Crowdsourcing historical photographs: autonomy and control at the Copenhagen City Archives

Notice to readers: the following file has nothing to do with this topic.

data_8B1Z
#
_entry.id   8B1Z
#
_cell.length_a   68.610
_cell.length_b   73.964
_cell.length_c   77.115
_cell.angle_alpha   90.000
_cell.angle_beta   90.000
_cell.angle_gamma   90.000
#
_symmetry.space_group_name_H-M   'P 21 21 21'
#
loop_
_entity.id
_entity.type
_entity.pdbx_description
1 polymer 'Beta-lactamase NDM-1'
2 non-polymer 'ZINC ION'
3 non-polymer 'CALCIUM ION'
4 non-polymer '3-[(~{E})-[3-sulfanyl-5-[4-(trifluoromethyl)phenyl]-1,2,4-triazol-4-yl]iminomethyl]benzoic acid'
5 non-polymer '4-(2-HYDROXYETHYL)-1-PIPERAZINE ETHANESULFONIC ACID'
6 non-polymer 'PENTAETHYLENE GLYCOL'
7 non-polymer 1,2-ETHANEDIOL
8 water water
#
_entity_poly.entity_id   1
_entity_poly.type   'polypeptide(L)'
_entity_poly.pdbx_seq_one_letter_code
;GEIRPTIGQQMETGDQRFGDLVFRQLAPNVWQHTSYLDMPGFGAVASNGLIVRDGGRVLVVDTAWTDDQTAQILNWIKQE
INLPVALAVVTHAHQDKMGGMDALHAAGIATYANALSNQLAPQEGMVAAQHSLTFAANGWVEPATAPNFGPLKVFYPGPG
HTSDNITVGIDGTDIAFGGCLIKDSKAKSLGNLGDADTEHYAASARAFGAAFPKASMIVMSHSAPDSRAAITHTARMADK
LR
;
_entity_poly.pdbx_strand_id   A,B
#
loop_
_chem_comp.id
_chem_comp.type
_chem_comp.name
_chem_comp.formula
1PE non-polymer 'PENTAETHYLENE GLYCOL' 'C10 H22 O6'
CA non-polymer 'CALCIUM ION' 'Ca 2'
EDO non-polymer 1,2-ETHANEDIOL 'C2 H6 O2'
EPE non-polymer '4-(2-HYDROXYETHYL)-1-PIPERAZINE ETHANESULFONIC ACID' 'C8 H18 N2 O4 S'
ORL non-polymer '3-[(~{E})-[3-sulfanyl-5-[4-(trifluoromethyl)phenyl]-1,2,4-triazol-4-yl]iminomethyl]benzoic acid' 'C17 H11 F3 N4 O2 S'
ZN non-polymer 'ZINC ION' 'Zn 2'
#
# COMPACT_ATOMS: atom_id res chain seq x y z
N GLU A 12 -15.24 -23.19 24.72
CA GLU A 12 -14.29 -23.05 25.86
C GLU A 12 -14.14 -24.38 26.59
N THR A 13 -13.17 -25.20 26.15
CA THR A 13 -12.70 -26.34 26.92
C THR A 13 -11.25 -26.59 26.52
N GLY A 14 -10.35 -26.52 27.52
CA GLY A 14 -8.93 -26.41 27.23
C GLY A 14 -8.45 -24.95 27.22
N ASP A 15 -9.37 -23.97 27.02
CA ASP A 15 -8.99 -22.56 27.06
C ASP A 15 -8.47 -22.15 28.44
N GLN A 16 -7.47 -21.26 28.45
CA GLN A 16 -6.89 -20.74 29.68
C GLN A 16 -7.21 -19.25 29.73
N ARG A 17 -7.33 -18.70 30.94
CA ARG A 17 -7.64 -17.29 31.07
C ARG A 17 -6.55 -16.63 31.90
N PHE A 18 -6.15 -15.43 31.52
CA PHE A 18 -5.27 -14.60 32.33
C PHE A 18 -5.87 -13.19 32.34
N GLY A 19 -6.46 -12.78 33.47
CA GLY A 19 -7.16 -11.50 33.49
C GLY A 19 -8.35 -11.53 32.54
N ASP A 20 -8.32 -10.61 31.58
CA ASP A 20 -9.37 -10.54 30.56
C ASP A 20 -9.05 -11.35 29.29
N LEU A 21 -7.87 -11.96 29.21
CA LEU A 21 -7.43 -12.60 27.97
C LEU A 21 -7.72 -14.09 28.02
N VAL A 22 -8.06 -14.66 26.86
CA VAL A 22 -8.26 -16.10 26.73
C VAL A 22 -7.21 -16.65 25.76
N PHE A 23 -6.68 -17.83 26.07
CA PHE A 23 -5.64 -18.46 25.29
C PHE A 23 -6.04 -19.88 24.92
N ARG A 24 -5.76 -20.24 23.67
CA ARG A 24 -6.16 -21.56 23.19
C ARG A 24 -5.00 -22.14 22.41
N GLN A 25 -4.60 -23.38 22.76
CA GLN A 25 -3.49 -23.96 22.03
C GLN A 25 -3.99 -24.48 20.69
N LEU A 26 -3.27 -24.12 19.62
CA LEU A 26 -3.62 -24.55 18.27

This study of crowdsourcing practices at Kbhbilleder.dk at the Copenhagen City Archives provides a rich description of how motivation and work relations are situated in a wider infrastructure of different tools and social settings. Approximately, 94% of the work is here done by 7 of the 2,433 participants. The article contributes insights into how these super-taggers carry out their work, describing and placing images on a map, through an extensive discursive effort that takes place outside the institution’s more limited interface in private discussion forums with over 60 000 participants. The more exploratory qualitative work that is going on in different discussion groups does not fit within the archive’s technical framework. Instead, alternative archives are growing within privately owned networks, where participants’ own collections merge with images from public archives. Rather than focusing on the nature of participants’ motivation, the article suggests a relational perspective on participation that is useful for analyzing a systems’ support for participation. Pointing out how people’s motivation in citizen science correspond with relational and intra-relational aspects enables an approach to system design that potentially supports or counteracts these aspects.